Disruptions in insurance coverage have negative consequences for healthcare
WEDNESDAY, May 26, 2021 (HealthDay News) – Disruptions in insurance coverage are taking a toll on access to care, reception and affordability, according to a study published online May 24 in the American Journal of Preventive Medicine.
K. Robin Yabroff, Ph.D., of the American Cancer Society in Atlanta, and colleagues identified adults between the ages of 18 and 64 with private, public, or no current coverage (124746; 30932 and 31802, respectively) from 2011 to the 2018 National Health Survey. Correlations between interruptions in coverage or being uninsured with access to care, receipt, and affordability were examined.
The researchers found that among people with current private or public coverage, compared to continuous coverage, disruptions were associated with decreased reception of all preventive services (adjusted odds ratios, 0.42 and 0.48, respectively), with foregoing necessary care due to cost adjusted odds ratios, 4.79 and 4.28, respectively), and with nonadherence to medication due to cost (adjusted odds ratios , 3.55 and 4.09, respectively). In currently uninsured adults, longer interruptions were significantly associated with lower access to care, reception and affordability, with evidence of dose-response models. Compared to currently insured adults with interruptions of coverage or continued coverage, currently uninsured adults, particularly those with longer uninsured periods, reported significantly lower access to care, reception and affordability. âThe results underscore the importance of continuous insurance coverage; disruptions due to the COVID-19 pandemic will likely have negative consequences on access to care and affordability, âthe authors write.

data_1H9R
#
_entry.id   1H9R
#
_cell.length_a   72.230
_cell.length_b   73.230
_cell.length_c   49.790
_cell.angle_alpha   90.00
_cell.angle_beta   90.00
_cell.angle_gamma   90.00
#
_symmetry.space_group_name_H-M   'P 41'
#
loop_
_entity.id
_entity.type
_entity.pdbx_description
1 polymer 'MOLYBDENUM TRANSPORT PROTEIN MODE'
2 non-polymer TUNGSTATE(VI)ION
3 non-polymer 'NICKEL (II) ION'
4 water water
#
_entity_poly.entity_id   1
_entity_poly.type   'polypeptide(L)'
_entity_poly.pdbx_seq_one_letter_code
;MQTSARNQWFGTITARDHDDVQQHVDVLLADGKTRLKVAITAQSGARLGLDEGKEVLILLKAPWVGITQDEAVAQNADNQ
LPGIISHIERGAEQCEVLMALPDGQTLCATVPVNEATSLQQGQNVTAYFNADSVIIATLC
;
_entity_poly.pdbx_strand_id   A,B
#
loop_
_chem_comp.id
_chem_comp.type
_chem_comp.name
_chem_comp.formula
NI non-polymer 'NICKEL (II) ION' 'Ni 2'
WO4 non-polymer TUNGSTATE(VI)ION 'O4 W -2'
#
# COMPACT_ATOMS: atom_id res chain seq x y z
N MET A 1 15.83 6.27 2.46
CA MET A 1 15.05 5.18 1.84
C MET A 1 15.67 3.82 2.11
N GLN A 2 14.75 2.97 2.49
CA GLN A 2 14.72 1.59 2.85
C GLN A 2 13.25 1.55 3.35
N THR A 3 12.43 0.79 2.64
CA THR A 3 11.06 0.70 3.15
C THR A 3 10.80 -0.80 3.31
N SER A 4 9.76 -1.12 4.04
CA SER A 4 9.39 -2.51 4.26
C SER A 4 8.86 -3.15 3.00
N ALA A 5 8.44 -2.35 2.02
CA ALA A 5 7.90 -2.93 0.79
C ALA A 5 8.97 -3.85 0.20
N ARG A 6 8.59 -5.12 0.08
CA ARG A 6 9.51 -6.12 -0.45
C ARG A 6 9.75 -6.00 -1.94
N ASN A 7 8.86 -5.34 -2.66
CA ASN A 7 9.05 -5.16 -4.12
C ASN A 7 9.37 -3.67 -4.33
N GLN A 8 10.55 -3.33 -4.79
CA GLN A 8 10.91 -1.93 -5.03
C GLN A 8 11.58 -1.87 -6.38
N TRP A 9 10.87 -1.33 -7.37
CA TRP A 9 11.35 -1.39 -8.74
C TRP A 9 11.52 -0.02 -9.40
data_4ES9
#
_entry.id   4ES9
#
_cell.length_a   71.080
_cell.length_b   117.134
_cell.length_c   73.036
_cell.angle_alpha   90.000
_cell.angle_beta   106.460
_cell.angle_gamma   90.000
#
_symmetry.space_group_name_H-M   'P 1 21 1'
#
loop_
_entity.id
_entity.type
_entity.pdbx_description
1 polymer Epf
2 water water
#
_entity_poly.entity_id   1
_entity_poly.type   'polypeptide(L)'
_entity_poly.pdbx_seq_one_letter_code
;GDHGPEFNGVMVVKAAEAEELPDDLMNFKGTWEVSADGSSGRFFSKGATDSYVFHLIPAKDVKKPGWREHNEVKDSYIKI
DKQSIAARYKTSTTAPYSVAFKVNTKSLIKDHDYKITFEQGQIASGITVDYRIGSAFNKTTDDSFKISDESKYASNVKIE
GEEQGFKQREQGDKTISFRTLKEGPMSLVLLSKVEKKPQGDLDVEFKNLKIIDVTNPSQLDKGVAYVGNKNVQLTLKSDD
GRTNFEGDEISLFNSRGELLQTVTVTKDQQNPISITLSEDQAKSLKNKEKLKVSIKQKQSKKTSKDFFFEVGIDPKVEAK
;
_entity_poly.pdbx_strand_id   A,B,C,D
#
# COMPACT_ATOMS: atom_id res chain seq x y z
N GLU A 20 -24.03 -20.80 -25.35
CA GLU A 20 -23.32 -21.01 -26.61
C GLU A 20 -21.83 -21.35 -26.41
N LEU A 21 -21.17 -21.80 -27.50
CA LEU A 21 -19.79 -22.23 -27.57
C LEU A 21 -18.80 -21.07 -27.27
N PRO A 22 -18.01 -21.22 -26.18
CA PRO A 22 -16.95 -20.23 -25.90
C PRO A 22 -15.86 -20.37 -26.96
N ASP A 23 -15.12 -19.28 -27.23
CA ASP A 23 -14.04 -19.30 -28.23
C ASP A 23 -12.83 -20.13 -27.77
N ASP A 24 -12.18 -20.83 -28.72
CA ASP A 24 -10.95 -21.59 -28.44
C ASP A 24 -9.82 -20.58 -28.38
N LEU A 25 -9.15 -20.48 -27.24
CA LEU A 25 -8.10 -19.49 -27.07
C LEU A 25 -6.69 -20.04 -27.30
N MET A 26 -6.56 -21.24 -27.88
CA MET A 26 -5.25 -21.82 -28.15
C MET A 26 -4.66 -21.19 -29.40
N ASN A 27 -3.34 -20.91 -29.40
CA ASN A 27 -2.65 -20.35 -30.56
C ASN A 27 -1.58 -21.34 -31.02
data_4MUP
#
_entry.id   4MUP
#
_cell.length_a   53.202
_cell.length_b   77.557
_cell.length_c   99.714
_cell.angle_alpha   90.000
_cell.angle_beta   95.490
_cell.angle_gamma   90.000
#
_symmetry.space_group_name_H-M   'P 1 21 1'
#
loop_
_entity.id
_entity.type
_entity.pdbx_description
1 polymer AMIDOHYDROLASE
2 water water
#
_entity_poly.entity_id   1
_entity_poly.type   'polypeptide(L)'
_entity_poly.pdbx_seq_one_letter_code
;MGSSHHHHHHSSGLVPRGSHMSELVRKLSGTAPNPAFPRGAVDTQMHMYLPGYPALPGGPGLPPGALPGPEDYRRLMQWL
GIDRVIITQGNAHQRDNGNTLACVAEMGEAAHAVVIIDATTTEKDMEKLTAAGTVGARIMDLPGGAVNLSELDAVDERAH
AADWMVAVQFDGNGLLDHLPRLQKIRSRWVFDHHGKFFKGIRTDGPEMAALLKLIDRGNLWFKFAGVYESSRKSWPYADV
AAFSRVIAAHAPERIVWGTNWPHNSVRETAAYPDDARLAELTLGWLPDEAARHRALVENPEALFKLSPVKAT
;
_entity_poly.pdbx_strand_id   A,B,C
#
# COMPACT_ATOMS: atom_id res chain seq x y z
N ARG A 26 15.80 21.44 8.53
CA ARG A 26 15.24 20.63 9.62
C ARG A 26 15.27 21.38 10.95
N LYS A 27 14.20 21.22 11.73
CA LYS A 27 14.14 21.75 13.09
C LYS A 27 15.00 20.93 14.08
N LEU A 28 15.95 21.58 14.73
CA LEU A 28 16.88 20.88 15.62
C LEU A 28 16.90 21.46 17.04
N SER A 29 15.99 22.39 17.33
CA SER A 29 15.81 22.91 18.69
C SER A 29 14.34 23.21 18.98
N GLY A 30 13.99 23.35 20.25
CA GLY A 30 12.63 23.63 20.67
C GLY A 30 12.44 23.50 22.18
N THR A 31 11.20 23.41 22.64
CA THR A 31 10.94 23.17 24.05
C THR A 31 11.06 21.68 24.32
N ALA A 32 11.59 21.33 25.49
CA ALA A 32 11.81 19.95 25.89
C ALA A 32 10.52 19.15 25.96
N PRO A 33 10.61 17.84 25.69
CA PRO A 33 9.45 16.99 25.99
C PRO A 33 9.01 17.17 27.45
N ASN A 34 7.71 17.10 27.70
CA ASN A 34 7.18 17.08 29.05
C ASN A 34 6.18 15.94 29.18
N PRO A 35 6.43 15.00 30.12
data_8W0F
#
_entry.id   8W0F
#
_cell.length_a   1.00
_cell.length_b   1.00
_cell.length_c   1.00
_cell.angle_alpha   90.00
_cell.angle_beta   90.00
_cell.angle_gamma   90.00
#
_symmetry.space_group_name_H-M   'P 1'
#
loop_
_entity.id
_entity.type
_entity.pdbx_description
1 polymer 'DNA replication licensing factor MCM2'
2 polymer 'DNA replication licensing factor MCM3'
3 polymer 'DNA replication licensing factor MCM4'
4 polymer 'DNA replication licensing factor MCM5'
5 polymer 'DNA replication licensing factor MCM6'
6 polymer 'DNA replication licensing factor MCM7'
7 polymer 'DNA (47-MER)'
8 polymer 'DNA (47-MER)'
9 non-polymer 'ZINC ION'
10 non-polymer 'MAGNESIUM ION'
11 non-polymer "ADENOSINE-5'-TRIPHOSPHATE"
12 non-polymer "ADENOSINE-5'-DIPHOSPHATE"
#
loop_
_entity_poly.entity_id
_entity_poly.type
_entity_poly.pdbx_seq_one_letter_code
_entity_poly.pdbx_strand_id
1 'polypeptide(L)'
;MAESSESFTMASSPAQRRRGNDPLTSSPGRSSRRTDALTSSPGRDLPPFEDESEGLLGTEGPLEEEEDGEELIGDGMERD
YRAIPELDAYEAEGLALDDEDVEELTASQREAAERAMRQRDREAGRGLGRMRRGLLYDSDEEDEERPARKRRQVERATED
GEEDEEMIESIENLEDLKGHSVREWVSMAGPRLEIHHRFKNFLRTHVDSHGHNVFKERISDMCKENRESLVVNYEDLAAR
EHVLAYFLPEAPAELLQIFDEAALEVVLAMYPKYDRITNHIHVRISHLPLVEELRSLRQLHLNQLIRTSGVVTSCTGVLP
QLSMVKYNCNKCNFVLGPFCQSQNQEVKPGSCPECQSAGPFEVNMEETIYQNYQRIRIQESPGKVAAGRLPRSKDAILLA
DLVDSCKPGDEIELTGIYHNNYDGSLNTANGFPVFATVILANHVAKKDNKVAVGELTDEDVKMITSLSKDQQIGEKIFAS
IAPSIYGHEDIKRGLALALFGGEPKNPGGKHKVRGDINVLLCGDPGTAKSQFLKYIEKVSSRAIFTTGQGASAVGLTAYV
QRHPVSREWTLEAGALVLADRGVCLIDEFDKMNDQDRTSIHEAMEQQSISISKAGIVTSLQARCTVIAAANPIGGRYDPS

Three authors said they received funding from AstraZeneca for an unrelated project.
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